Tabling for the MST


I’ve learned a new word – tabling. That’s what I did yesterday at the VA hospital in Asheville.

The VA was having its Combined Federal Campaign, (CFC), a kind of souped-up United Way campaign for Federal employees. And Friends of the Mountains-to-Sea Trail, as part of Earthshare, was invited to exhibit. I volunteered to table the FMST exhibit from 11 a.m. to 2 p.m. Three hours of talking up the MST to anyone who showed up.

The VA organizers had planned this well. The CFC exhibitors were in a multi-purpose room across the hall from the cafeteria exit. They were holding a chili cookoff–$5 would get you a bowl of chili and allowed you to vote for your favorite entry. The money would also go for CFC. The idea was that employees would get their lunch and come to the room to look at the exhibits.

The Friends of the MST table was well-situated, to the left just as you entered. As people came in, I was able to chat them up about the trail. I started off with

“This is your North Carolina trail.” Blank stares from most people.

“You’ve driven the Blue Ridge Parkway, of course. Have you seen the whole circles on trees and posts?” Some sign of recognition. Then we had a conversation. If they had heard about the trail, they said “I understand that it’s not finished.”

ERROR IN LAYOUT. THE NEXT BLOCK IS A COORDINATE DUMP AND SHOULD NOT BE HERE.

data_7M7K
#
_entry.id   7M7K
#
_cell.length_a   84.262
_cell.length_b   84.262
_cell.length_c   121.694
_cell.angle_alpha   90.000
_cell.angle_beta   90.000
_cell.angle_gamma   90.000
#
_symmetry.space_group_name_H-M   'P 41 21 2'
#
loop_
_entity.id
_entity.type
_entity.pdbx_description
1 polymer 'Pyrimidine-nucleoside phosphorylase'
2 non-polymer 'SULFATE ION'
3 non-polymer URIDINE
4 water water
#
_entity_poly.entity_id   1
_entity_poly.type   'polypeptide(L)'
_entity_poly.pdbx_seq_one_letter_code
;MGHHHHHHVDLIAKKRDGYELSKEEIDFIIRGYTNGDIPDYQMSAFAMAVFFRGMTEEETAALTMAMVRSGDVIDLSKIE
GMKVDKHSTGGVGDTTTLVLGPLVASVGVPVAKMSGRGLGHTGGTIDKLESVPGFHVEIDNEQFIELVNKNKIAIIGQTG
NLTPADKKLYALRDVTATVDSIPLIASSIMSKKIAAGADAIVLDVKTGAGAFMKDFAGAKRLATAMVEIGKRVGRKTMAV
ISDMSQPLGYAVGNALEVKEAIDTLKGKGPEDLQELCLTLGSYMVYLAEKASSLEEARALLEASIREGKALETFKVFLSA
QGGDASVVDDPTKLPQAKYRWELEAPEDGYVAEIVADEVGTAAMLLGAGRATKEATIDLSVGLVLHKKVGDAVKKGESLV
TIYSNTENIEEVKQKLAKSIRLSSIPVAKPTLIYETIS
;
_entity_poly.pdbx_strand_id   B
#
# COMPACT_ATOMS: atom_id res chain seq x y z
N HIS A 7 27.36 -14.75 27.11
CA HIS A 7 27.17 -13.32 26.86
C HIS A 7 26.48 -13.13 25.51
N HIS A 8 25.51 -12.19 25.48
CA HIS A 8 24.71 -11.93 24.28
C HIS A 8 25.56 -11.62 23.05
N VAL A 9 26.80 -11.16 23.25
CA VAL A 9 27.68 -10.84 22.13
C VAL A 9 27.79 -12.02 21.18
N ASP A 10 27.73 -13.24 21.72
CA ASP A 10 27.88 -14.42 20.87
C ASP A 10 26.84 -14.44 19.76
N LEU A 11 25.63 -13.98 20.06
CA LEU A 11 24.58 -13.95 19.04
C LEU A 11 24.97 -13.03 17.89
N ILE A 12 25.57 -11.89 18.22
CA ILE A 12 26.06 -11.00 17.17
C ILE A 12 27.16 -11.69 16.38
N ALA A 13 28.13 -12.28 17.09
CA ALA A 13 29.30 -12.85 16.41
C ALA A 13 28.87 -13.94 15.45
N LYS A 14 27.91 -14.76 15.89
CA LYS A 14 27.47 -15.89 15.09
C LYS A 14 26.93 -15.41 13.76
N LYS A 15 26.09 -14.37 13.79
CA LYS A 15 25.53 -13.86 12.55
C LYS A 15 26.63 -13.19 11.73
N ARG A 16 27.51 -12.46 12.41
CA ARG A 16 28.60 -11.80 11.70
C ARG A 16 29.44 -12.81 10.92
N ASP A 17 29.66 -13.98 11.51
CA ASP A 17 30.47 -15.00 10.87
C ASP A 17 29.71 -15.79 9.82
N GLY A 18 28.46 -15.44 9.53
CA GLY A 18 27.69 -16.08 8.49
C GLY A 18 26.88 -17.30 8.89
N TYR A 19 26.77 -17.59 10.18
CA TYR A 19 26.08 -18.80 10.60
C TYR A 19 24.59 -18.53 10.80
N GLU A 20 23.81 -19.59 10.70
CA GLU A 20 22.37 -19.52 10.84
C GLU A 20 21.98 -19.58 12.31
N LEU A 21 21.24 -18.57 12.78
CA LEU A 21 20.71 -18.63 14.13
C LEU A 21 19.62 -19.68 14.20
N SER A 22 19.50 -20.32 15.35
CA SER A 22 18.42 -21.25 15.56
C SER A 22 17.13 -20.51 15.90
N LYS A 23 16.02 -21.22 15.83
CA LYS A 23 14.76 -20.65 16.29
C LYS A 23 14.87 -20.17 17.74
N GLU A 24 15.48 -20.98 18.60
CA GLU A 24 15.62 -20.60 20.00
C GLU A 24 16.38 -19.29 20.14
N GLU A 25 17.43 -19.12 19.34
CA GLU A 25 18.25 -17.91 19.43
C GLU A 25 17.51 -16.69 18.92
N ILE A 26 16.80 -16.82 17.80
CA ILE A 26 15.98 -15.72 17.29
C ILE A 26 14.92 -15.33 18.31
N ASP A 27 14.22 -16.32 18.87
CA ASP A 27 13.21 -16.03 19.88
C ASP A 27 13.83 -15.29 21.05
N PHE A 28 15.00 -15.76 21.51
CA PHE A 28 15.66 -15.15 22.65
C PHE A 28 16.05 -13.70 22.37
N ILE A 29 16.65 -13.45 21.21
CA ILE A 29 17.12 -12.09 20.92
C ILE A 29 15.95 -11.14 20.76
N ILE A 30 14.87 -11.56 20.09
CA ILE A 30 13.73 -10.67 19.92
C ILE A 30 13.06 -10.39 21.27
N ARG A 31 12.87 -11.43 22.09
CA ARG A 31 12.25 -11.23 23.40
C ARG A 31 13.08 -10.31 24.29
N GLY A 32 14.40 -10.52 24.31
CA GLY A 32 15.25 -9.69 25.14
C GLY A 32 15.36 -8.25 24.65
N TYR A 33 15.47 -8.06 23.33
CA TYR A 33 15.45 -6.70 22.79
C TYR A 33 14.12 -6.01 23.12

“But it is. It’s just not all on trail, between two sets of trees. I’ve walked it,” I said. “And it’s on trail for 300 miles in the mountains.”

But few people came. I talked with 15 people in three hours, not a great turn-out.

The other groups focused on people who needed help–Manna Food Bank, American Cancer Society, Council on Aging, … Most of the other tables had lovely displays but no one staffing them–whoops–tabling them so there wasn’t much competition.

Still a few people wrote down their names for more information. At least two or three might actually come out and maintain trail. So on that score it was a success.


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